2. Add the 1 tbsp of really cold water and bring the dough together. Do not add more water even if you want to. Keep bringing the dough together, 1 tbsp is all you need.
3. Somewhere when half done with the water, add the almond extract and vanilla (unless it was vanilla sugar, in which case it should be added with the sugar)
4. Wrap the dough in foil and chill thoroughly. I always let it rest over night.
5. Before putting it in the tart mould, let it come to room temperature. You won’t be able to do it otherwise.
6. Pull out a small nubbin out of the dough and save it just in case. Start pressing the dough in the tart shell using your hands. Go up the sides of the shell as much as you can. Be careful not to break the dough. It works like play doh, so if it breaks, just press around and fill the patch.
7. Preheat the oven to 375F/190C and place the ready tart shell in the freezer while the oven warms up. (I completely forgot to freeze the tart shell; apparently it didn’t hurt one bit!)
8. Bake for 20-30 minutes until golden brown. (David doesn’t say whether you need to use pie weights or prick it with a fork (I was afraid from it rising and started pricking it and then I feared it might make the filling leak, so forget it, DO NOT prick it!) but I did press it with my ingenious method of putting another tart/pie mould on top; don’t know if it helps or not) Since I had it covered, for the last 8 minutes of baking (30 mins) I took out the cover so it browns. Also, it might start sliding down the sides, so you can take it out and try pressing it along the sides, while it’s hot to bring it up a bit. This will be very hot and you have to be careful, because the dough has started to cook and dry and it might break. I try doing this, but I kind of give up and hope it won’t slide much more down….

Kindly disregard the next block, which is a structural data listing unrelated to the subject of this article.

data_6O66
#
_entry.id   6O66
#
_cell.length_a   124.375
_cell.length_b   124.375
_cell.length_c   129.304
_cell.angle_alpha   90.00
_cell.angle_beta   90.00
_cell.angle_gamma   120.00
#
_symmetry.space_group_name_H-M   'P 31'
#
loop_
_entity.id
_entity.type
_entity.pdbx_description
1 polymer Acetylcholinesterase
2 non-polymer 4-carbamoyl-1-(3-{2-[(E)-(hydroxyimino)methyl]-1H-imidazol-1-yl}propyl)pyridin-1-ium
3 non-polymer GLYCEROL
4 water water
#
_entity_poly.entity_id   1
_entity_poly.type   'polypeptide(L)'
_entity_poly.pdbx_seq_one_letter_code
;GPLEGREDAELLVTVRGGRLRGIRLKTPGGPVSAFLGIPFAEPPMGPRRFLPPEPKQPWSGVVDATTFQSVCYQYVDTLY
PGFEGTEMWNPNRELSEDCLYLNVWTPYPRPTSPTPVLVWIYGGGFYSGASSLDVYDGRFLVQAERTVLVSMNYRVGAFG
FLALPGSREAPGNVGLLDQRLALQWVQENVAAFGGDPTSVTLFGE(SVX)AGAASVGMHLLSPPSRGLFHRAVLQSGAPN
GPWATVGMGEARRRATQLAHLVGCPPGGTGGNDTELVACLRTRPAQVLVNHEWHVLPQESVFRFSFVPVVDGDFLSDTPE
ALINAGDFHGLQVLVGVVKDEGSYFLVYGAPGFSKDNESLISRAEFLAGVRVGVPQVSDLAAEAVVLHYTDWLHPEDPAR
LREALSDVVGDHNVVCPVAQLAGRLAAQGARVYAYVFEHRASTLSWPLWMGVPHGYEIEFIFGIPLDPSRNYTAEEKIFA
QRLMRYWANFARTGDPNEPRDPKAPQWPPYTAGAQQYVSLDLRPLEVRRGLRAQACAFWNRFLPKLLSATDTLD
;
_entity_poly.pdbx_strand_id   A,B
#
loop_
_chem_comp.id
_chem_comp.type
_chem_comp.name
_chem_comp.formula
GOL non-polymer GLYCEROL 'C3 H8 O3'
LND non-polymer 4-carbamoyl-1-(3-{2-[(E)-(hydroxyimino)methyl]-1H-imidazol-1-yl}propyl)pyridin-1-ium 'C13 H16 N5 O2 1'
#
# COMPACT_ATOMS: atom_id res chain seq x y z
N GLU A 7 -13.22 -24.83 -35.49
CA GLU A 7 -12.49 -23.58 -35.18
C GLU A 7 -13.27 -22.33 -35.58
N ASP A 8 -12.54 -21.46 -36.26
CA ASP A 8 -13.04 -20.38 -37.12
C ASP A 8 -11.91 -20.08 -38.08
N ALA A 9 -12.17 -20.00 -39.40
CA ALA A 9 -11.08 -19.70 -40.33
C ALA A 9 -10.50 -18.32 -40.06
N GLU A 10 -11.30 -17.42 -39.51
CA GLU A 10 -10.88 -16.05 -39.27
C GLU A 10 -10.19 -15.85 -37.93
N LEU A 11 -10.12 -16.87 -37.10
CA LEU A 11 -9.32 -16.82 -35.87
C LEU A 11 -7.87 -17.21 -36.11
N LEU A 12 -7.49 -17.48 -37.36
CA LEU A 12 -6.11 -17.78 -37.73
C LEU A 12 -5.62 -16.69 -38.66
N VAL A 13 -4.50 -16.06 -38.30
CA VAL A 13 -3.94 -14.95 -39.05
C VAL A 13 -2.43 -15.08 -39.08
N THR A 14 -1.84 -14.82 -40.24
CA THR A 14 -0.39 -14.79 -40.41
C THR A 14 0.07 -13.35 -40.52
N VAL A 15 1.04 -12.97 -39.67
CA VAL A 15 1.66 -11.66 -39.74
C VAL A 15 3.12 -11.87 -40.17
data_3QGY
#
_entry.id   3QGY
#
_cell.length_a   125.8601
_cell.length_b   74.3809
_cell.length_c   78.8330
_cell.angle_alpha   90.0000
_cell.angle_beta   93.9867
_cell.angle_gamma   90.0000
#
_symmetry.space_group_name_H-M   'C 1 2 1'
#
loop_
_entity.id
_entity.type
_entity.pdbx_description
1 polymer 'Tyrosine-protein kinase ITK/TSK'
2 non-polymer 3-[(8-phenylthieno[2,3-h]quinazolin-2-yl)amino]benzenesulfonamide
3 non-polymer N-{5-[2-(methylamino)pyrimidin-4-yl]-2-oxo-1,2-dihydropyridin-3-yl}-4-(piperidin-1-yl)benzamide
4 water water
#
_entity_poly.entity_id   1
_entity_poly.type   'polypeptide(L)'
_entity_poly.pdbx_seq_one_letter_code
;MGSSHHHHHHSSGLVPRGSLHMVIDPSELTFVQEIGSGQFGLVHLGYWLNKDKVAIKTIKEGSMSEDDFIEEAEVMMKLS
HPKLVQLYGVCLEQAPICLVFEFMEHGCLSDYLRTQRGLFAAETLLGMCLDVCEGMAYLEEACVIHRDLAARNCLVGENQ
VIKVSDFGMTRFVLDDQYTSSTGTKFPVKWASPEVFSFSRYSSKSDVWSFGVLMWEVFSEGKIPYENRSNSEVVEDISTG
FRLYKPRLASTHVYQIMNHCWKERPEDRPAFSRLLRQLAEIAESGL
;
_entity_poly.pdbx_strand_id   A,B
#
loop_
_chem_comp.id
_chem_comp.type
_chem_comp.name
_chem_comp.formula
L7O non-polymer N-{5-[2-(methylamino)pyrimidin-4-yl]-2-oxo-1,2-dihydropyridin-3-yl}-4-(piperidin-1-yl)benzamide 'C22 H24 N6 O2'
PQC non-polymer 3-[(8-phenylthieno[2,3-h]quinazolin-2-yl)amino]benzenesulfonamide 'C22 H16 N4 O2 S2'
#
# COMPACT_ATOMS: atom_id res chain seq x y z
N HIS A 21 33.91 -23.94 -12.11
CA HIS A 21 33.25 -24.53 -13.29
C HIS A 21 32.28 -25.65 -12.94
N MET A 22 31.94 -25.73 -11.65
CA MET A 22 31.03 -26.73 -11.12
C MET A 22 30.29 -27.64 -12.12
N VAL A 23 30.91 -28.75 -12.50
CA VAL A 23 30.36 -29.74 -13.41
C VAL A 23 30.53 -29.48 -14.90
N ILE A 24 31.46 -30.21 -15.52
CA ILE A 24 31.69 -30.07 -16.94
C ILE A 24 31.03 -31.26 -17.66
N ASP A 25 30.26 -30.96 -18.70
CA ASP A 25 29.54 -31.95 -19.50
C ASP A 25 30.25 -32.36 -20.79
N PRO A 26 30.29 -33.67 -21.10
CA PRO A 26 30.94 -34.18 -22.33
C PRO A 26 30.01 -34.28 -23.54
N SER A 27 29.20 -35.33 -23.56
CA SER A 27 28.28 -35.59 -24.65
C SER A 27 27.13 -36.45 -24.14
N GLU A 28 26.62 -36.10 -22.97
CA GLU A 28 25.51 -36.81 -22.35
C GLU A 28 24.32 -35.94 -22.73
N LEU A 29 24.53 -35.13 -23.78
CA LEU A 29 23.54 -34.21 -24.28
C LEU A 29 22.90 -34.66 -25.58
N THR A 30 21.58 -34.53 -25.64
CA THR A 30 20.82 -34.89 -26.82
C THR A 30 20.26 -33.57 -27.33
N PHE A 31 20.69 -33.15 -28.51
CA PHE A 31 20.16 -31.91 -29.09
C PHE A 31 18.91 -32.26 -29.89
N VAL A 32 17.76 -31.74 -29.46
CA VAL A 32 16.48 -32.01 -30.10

9. If there are any holes, patch them up with your reserved nubbin.
For the filling:
1 cup (250 ml) heavy cream
1 cup (200 g) sugar (I used 175 gr, I find 200 gr too sweet)
1/8 teaspoon salt
1 cup (80 g) sliced almonds
1/8 teaspoon almond extract
2 teaspoons Grand Marnier or Amaretto (I omitted this)
1. Heat the cream, sugar and salt in a pan until it bubbles and the sugar is dissolved.
2. When it starts to foam up, take it away from the heat and stir in the almonds and the almond extract (& liquor if using).
3. Pour the filling in the tart. If there’s too much, don’t pour it all in the tart and don’t throw it away. If the tart leaks, you can add it on. Or, as it happened to me the last time, the sides had slid down too much, so the filling was too much, but as it kept on baking, space was created and I could add it in. Not perfect, but what can you do. Make sure the almonds are evenly distributed in the filling.
4. Now, after the first 10 minutes, check the tart and see if there are any bubbles. There sure will be some, poke them very lightly with the side of a spatula. I checked the tart altogether twice, every 7 minutes. You will see when you come around to check it for the third time, the tart would’ve started to brown and there should be less bubbles. You let it be this time and let it set and finish baking.
5. Use a knife to break it from the tart ring if it had stuck. David suggests to set it over a warm stove top if the bottom is stubborn to release. I have never tried this. But if you were good, it shouldn’t have stuck! 🙂
And, as David says, be proud of your first Chez Panisse tart. And bhoy, would you ever be! 😀